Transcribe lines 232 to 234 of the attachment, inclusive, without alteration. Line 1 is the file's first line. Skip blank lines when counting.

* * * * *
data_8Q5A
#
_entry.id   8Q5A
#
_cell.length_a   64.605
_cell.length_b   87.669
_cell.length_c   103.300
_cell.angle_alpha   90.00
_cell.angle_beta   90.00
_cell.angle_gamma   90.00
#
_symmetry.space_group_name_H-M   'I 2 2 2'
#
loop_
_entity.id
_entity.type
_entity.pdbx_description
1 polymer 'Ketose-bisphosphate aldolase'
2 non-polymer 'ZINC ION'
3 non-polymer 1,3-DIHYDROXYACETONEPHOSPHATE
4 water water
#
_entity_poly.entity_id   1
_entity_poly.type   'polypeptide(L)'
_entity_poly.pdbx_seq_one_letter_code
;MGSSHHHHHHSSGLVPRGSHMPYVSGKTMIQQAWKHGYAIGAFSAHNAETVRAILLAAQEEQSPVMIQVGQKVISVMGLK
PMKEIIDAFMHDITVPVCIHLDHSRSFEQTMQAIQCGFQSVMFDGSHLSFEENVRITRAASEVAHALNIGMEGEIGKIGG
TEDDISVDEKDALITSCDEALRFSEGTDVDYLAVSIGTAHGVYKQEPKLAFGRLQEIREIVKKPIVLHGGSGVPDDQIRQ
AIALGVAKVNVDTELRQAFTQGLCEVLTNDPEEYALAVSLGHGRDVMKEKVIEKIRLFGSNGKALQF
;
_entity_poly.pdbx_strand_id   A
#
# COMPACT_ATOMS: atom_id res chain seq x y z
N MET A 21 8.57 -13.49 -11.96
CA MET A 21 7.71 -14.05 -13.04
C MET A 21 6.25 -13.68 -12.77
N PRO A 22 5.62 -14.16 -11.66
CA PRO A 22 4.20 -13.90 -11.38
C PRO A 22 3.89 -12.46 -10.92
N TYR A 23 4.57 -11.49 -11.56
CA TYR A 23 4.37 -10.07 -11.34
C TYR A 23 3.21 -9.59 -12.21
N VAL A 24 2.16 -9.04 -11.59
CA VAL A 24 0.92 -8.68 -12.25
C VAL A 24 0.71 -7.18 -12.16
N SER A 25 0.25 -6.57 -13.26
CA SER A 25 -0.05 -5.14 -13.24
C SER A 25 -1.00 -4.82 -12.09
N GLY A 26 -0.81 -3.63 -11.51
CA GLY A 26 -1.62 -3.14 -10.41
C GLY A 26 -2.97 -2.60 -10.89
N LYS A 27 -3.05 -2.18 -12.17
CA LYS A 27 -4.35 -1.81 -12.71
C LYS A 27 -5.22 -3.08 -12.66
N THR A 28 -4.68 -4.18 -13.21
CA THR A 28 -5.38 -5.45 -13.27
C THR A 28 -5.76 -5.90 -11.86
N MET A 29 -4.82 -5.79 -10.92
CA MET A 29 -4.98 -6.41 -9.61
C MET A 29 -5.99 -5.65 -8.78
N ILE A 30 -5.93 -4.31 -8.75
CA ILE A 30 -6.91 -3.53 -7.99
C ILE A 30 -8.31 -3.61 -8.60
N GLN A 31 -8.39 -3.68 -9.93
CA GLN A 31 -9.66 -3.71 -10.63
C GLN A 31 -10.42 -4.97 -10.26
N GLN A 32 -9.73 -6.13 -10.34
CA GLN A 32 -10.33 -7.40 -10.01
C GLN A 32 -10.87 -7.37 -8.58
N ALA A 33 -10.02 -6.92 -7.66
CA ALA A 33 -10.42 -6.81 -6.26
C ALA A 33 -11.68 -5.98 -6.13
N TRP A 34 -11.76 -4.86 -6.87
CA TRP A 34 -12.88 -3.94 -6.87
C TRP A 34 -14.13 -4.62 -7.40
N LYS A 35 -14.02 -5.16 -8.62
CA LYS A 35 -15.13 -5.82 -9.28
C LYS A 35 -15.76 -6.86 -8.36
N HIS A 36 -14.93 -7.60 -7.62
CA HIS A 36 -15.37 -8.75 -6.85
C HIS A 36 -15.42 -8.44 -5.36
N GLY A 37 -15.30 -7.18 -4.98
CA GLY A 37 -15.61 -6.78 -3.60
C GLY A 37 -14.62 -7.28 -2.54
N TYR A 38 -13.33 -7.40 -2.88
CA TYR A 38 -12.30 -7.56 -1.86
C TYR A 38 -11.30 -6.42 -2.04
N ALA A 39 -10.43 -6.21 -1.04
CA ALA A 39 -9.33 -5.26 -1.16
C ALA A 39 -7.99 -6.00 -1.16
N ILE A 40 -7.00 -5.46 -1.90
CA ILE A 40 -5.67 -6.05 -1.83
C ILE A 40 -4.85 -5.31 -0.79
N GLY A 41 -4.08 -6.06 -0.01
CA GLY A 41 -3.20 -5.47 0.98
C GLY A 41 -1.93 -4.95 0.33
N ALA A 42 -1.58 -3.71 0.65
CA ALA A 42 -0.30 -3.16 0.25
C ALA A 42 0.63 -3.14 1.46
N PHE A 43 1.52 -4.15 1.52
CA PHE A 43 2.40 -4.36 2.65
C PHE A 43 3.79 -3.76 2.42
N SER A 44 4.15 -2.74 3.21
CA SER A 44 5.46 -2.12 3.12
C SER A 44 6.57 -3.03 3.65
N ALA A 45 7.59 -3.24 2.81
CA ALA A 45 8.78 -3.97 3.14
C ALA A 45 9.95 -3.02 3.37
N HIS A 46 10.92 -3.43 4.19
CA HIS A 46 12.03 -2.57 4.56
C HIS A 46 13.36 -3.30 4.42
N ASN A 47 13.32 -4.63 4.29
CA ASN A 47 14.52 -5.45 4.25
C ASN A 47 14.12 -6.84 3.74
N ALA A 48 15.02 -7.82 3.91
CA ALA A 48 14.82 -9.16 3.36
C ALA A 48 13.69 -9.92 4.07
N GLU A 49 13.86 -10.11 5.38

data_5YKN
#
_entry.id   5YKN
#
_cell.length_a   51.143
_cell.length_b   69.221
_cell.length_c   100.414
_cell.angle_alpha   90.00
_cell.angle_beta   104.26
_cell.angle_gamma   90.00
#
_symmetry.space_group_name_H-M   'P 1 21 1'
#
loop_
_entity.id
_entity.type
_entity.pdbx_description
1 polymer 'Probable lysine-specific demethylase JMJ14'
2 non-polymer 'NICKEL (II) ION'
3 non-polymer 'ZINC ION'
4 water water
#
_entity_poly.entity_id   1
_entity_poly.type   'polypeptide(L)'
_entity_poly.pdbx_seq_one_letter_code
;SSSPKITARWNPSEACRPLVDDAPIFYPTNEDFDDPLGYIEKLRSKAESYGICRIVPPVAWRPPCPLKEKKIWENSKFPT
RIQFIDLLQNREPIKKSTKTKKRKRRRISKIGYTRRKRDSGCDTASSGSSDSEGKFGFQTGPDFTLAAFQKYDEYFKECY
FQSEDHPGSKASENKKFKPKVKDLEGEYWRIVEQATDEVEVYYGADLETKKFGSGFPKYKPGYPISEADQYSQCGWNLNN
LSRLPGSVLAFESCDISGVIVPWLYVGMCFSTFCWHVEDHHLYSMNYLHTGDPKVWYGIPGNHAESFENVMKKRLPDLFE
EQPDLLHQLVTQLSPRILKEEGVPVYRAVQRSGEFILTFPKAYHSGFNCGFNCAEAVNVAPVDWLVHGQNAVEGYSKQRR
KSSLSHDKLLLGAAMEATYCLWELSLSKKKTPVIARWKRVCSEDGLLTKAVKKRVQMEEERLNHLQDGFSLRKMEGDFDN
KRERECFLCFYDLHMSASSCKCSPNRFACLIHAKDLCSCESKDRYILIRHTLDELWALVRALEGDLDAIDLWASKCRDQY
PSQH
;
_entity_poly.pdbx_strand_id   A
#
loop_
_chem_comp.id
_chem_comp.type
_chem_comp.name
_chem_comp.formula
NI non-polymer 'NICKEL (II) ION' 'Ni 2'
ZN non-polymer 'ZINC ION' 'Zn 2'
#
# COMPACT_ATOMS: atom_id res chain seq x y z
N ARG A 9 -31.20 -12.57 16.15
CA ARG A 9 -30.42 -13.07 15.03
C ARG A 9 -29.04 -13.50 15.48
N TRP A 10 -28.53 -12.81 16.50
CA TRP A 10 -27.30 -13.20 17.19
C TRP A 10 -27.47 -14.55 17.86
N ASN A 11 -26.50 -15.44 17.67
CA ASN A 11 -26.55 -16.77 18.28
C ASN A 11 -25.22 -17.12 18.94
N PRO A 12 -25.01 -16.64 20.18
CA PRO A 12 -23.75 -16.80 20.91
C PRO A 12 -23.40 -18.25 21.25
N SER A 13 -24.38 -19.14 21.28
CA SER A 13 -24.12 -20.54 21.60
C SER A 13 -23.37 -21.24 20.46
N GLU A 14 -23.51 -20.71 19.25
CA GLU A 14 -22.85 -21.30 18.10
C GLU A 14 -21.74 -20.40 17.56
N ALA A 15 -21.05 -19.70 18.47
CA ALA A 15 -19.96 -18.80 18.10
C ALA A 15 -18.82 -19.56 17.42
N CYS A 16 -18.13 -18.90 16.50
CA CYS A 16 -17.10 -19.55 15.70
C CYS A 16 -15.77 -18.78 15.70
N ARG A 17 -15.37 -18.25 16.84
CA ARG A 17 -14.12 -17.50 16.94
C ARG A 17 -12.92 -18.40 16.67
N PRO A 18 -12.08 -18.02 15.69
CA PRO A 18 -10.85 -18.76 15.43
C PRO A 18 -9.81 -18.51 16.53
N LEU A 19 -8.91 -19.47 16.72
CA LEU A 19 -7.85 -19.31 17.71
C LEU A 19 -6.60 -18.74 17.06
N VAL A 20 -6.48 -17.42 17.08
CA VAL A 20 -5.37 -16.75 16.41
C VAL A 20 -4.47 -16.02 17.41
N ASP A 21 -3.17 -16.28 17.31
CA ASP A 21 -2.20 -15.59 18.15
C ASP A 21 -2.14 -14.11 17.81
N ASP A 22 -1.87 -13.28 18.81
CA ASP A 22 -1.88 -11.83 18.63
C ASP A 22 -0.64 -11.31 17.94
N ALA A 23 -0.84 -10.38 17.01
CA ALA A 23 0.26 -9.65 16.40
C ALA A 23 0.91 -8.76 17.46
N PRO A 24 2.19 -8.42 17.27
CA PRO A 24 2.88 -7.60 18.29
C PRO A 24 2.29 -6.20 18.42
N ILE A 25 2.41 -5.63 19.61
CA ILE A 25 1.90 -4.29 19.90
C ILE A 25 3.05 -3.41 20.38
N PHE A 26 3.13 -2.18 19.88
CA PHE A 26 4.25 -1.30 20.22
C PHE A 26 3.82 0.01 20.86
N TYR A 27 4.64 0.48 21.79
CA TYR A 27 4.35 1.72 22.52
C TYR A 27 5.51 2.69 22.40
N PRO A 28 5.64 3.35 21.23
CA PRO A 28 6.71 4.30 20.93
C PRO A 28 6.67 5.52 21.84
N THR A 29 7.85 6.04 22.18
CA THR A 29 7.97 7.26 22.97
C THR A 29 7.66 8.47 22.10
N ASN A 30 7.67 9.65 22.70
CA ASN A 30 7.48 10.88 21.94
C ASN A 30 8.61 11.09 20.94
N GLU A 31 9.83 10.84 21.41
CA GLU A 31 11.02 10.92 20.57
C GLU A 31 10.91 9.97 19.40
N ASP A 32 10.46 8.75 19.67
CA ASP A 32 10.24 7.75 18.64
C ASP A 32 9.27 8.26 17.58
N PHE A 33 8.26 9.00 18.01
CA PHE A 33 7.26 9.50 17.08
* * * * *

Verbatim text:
C GLU A 31 10.91 9.97 19.40
N ASP A 32 10.46 8.75 19.67
CA ASP A 32 10.24 7.75 18.64